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It’s great to see visual language so rooted in India's culture: Mark Bonner, GBH

The jury for the 2015 Kyoorius Design Awards met in Gurgaon to judge the entries received from August 6 to 8. A total of 488 entries have been received this year across all categories

Shanta Saikia | Delhi | August 10, 2015

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The jury for the 2015 Kyoorius Design Awards met in Gurgaon to review, discuss and elect the best of the best entries over three intensive days from August 6 to 8.

This year, the Kyoorius Design Awards received a total of 488 entries across all categories from independent studios, freelance designers, brand consultancies and agencies all over India, including Alok Nanda and Company, Codesign, Umbrella Design, NH1 Design, Locopopo, Kahani Designworks, Rocketscience Lab, FITCH, DDB Mudra, JWT, Ogilvy, Star TV, and many more.

Mark Bonner Mark Bonner

Led by Jury Foreman Mark Bonner, Founder/Co-Creative Director, GBH and President, D&AD, the jury panel included Emilia Bergmans - Founder, The Brewhouse; Gigi Lee - Executive Creative Director, Y&R Malaysia; Joshua Breidenbach - Founding Partner / Creative Director, Rice Creative; Rajesh Dahiya - Founding Director, Creative Lead, Designer, Codesign; Tim Greenhalgh - Chairman and Chief Creative Officer, FITCH; Shanoo Bhatia - Founder Director, Eureka Moment Design Company, Chairperson, National Design Committee  – Assocham ’10-’11 and President, Mumbai Chapter – Association of Designers of India.

BestMediaInfo.com caught up with Jury Foreman Mark Bonner to know more about the entries received for the Kyoorius Design Awards this year. Excerpts:

What are your impressions about the entries judged for the Awards this year?

There is a very good standard of work here amongst the nominations for the Blue Elephants and the Baby Elephants. I think there is work in this show that would do well in any show anywhere in the world. And that’s the joy of being involved in judging a competition by this different creative community because you do find work that would work regardless of language and that connects and is memorable, and there are lots of examples of that here.

What has struck you most about the entries for the Awards this year?

There is inevitably some sense of looking to the West for inspiration and influence, but I also think there is a strong sense of a local visual language in the work. And that’s really enjoyable for me, coming from a creative agency from London, it’s really inspiring to see the visual language of a country coming through in the creative work. For me, seeing the hand-painted lettering on the trucks here, for example, when visual language is so rooted in the culture you can always be sure that there will be a generation of very talented creatives coming through. I think that will happen in India because they will have that visual language in their craft and in their blood and I think you can see a lot of exciting stuff in their work. There’s a lot to look forward to.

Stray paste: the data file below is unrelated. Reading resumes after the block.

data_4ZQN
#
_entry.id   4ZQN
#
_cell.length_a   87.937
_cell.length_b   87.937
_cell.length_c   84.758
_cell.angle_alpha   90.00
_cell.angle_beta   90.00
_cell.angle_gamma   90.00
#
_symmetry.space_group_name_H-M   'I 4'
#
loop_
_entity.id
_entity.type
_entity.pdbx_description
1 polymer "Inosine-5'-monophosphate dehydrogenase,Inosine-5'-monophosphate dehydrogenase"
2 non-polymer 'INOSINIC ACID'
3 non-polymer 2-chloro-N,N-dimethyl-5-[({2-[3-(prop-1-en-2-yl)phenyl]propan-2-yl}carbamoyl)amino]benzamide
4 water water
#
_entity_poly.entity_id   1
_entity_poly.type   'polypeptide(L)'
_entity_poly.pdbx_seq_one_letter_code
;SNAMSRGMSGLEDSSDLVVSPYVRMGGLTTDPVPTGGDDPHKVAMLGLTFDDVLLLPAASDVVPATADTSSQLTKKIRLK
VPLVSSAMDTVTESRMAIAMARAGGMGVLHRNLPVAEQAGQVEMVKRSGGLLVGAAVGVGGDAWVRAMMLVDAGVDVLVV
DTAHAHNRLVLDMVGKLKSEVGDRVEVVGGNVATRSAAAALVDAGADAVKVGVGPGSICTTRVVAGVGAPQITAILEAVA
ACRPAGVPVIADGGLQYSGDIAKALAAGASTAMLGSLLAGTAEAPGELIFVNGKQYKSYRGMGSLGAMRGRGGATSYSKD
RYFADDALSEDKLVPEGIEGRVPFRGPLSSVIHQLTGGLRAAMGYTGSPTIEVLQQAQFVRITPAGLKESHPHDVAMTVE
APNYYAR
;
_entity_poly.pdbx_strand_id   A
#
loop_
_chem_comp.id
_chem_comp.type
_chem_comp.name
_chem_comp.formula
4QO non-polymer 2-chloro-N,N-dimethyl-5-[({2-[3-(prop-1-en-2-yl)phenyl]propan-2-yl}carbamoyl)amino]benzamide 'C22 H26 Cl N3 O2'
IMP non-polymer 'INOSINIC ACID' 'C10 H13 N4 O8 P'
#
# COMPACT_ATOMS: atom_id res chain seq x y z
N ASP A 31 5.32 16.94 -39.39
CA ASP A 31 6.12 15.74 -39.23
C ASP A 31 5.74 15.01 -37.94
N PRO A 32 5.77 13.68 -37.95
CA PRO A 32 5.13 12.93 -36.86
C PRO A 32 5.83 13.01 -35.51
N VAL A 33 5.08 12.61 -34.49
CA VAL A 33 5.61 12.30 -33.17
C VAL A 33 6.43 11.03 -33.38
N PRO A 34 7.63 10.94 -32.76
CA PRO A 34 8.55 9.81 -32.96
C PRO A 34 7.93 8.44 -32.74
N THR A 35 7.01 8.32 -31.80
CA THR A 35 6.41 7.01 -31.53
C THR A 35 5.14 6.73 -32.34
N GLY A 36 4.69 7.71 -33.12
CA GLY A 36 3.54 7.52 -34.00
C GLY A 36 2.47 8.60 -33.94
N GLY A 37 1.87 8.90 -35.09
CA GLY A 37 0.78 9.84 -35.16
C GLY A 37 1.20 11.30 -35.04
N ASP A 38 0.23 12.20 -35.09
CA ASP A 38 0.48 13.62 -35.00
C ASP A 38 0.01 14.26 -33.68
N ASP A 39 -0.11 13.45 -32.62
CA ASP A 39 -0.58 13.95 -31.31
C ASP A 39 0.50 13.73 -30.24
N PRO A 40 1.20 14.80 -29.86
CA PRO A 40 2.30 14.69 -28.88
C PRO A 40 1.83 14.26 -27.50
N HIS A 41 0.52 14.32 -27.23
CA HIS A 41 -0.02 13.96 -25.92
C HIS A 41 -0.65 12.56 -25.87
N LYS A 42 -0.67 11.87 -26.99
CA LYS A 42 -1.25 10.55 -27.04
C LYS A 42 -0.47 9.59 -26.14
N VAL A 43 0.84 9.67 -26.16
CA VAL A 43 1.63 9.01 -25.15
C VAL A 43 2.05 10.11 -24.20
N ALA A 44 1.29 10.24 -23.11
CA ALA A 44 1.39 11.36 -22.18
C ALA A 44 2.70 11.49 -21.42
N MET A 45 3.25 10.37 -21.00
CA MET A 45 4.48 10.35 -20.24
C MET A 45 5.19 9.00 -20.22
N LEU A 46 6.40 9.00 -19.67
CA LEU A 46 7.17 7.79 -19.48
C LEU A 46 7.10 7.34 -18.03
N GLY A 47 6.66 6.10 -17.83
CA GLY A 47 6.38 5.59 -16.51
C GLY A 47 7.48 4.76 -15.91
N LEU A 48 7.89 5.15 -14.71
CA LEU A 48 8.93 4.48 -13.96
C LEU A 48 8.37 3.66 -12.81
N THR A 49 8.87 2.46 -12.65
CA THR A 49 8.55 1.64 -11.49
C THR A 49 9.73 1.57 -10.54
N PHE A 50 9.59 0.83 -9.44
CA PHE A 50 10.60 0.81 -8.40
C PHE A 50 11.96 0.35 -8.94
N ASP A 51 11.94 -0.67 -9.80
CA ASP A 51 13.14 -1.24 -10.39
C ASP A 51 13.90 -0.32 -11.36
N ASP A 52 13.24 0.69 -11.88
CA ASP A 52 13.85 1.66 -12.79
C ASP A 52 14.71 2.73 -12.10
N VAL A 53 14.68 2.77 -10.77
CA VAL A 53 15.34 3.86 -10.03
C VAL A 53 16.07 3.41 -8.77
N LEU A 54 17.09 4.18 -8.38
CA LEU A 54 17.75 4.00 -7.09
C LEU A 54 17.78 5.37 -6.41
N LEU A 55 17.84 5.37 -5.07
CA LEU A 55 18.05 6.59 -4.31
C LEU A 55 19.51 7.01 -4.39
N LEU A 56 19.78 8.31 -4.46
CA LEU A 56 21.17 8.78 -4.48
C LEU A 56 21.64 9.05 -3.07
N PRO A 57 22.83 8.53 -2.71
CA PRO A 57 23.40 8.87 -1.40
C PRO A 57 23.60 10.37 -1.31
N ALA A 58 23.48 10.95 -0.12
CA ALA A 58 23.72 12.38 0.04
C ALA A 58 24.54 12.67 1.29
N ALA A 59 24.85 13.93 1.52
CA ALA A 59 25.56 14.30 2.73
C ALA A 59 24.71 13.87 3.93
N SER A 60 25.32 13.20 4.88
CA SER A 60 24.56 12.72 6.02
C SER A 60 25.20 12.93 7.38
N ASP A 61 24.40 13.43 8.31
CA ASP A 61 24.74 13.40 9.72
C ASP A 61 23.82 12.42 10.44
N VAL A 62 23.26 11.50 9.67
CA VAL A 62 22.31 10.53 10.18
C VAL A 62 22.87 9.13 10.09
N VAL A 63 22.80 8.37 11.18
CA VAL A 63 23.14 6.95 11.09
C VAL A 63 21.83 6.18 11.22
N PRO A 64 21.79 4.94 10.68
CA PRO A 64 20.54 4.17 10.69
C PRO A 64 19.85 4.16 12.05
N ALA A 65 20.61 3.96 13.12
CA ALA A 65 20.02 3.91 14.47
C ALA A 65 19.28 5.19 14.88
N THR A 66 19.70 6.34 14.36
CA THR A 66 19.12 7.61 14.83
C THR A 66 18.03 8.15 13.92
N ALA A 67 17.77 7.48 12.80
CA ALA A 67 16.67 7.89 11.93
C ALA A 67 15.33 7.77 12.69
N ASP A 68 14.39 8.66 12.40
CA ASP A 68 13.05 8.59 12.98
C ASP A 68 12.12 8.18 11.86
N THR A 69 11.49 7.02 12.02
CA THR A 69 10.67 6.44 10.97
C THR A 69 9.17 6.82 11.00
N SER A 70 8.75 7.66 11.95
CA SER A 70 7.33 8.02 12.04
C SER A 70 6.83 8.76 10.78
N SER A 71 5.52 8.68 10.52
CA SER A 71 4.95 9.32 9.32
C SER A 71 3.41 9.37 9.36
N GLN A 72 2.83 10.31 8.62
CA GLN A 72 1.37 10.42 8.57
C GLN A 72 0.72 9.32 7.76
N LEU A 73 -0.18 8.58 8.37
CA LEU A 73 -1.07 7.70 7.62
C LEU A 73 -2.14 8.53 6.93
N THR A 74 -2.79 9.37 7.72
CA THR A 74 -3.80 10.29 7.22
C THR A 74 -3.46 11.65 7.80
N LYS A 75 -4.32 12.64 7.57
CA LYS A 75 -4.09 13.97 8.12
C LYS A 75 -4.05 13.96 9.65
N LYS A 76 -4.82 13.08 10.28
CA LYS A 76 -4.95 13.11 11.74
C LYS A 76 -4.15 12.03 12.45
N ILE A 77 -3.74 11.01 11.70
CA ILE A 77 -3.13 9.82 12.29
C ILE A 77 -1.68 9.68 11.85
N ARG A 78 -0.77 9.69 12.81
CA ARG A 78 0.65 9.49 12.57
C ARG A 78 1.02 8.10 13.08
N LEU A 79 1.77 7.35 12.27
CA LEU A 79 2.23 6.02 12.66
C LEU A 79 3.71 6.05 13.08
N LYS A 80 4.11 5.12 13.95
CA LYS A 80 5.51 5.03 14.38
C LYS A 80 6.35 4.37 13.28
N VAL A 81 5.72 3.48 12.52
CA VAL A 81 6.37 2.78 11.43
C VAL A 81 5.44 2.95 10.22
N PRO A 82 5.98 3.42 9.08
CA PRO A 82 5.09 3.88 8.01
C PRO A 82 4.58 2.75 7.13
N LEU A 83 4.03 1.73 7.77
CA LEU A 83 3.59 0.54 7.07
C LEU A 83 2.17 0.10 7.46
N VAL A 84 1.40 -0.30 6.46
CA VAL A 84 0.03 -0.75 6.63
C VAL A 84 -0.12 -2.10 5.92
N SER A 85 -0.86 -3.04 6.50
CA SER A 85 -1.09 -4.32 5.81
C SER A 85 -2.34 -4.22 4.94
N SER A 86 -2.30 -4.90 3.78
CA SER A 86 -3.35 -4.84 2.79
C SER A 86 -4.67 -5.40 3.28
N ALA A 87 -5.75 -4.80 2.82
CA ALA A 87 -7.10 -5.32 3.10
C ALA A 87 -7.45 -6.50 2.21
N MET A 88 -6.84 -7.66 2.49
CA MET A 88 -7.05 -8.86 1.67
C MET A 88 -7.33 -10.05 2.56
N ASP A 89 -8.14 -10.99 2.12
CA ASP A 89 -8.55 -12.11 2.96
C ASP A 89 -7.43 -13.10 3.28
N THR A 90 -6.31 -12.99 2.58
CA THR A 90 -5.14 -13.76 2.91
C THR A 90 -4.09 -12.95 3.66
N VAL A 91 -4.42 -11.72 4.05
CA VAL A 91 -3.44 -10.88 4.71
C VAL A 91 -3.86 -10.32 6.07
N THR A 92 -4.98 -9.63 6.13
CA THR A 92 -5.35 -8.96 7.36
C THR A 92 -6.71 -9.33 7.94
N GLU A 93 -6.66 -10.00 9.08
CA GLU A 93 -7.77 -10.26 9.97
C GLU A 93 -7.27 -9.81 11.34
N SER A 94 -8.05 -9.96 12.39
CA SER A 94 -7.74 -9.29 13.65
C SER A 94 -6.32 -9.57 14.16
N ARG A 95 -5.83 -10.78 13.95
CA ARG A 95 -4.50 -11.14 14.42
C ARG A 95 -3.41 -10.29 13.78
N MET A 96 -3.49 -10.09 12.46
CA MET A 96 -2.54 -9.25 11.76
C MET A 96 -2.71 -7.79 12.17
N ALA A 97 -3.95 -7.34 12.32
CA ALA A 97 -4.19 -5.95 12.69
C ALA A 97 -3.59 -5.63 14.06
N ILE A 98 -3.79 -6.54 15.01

What are the key factors that you are looking for while judging the entries?

At the Kyoorius Awards we look for a very simple criteria comprising three things – an original idea, which is very hard to find and rare, but they do exist; excellence in execution, so we are looking for great craft in the illustration, in the photography, in the typography and all the decisions made; and work that is relevant. The very best work of Kyoorius ticks all three boxes – that’s our North Star, if you like.

It is often observed that when it comes to international awards, the local agencies try to mold their communication to fit into a more international format. Do you feel that somewhere the local and distinct flavour gets lost while doing that?

I think it’s true to say that there is a group of work here that perhaps is looking too closely at work from the West. There are 600 projects here, so it’s a big selection. I would say maybe there are 50 to 100 things you could criticise in that way, but I still think there are 200 which are standing on their own two feet and are about this creative community, about an authentic voice from here. That needs to be encouraged. I think the hour is to have a healthy disrespect for what’s gone before, but it’s ultimately about what e are going to do next.

What are the key trends that you foresee emerging in the field of design and art in the next five to ten years?

That’s really hard to answer. I think we will see the rise of digital, but I think we are going to see a desire for digital to become more human. I think once we are fully fluent in what’s possible, creative people will naturally want to bring it back to human qualities like emotion and humour, and I think things will become more friendly and less generic. I think we will see the rise of making things again as an antidote to technology – I think that is already happening. But good things never change, so hopefully wonderful ideas, the originality in things, the individual handwriting in terms of the wired artist – I think designers and advertising and digital creatives are artists in a way – I think that unique personality will continue to come through.

Ultimately what we do is about being memorable, we want to make things that people enjoy and share and they don’t forget – I don’t think that will ever change.

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